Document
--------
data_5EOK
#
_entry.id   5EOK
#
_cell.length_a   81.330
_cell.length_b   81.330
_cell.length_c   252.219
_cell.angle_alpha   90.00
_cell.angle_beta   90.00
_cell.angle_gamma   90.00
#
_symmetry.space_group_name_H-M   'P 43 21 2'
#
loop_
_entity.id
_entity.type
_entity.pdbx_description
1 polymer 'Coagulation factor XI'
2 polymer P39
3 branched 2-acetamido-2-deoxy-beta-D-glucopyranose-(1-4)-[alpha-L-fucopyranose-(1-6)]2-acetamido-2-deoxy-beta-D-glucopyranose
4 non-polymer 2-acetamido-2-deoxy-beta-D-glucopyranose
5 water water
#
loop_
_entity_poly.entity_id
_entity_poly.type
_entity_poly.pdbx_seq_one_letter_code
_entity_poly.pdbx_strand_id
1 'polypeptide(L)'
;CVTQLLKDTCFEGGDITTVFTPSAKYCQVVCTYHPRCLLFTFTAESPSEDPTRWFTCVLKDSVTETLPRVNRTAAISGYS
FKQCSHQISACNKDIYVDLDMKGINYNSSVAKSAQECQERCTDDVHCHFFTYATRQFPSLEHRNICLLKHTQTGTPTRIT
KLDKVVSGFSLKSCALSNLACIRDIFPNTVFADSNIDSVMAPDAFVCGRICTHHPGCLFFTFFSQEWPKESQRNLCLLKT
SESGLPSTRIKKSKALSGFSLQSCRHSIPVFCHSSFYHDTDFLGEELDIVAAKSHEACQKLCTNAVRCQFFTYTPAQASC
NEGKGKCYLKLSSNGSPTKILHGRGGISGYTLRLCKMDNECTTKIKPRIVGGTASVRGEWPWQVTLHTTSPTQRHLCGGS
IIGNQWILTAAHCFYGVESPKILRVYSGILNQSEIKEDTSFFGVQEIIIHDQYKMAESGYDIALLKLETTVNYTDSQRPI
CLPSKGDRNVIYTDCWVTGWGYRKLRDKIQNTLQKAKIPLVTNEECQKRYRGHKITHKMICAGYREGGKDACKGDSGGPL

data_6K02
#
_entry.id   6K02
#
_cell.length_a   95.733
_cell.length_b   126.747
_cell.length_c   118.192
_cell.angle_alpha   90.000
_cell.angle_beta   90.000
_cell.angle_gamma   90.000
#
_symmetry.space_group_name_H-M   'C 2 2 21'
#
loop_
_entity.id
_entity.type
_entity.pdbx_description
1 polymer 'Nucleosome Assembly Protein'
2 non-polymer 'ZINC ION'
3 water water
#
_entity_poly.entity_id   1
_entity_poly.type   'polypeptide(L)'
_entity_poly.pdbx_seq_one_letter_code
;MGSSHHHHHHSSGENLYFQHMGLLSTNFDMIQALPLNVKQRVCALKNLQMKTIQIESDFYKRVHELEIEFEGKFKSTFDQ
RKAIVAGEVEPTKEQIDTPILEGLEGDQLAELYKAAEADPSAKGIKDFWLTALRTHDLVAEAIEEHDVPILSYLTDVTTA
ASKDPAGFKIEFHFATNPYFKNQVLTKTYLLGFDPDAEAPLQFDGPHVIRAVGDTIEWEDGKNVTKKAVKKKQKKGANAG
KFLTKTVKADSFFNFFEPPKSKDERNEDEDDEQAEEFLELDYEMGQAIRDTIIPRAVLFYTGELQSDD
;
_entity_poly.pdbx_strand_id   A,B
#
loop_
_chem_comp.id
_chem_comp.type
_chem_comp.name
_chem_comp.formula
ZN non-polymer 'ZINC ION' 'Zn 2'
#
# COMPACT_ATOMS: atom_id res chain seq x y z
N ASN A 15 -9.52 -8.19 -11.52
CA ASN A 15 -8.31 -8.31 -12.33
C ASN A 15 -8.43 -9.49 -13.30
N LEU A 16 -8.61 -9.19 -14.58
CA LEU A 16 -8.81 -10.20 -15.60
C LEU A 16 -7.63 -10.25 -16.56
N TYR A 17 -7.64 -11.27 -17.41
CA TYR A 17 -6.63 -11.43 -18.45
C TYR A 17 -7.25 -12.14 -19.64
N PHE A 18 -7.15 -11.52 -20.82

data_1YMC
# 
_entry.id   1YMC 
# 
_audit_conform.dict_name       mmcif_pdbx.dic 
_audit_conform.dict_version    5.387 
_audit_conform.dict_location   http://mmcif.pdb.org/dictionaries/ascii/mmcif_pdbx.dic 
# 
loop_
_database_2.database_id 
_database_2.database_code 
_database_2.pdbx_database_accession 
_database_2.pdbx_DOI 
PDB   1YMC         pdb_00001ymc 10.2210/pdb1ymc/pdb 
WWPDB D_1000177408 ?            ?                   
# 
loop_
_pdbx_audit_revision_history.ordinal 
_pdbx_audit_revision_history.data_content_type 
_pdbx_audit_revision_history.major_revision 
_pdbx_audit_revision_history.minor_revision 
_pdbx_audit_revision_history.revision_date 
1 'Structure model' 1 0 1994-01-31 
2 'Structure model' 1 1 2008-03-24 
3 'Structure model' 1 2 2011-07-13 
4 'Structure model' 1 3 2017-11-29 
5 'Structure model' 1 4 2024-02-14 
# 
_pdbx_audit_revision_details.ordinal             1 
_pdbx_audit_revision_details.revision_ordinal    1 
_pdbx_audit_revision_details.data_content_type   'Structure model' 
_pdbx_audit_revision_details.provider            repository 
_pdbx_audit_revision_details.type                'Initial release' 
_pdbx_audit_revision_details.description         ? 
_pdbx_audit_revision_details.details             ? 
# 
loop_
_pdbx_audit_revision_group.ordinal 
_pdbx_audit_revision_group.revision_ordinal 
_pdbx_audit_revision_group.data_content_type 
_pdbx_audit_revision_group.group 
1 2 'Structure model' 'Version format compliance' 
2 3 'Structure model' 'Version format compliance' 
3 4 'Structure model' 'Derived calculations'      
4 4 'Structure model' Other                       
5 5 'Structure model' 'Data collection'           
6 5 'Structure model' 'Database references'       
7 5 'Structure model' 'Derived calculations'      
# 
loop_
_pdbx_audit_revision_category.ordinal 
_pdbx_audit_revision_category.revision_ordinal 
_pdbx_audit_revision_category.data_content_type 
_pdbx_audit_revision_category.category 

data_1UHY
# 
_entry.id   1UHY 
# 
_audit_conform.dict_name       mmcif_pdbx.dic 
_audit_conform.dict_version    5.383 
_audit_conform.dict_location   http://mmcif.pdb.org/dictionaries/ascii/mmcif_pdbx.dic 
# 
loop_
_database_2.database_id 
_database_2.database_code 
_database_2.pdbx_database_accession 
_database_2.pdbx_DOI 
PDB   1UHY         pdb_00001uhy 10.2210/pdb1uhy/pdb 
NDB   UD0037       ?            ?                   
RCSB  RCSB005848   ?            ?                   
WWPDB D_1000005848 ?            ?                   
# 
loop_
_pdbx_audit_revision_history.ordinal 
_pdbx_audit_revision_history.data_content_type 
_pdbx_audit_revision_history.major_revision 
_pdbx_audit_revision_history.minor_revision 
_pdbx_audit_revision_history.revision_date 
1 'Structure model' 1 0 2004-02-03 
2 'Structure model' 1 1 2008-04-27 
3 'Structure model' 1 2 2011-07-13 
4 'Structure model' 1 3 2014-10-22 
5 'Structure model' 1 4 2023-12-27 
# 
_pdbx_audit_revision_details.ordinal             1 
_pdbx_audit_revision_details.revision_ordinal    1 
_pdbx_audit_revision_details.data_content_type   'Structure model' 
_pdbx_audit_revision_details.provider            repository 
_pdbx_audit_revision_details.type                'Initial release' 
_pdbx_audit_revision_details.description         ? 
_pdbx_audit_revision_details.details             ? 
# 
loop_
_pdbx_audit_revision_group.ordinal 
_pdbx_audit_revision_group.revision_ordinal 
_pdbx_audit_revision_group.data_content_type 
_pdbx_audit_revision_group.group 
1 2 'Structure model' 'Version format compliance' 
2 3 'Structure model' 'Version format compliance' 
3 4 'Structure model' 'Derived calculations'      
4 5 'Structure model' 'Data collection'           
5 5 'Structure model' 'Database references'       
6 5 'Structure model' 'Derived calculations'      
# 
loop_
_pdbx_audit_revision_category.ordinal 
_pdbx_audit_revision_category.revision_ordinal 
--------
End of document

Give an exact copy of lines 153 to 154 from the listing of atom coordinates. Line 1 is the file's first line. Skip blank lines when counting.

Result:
PDB   1UHY         pdb_00001uhy 10.2210/pdb1uhy/pdb 
NDB   UD0037       ?            ?                   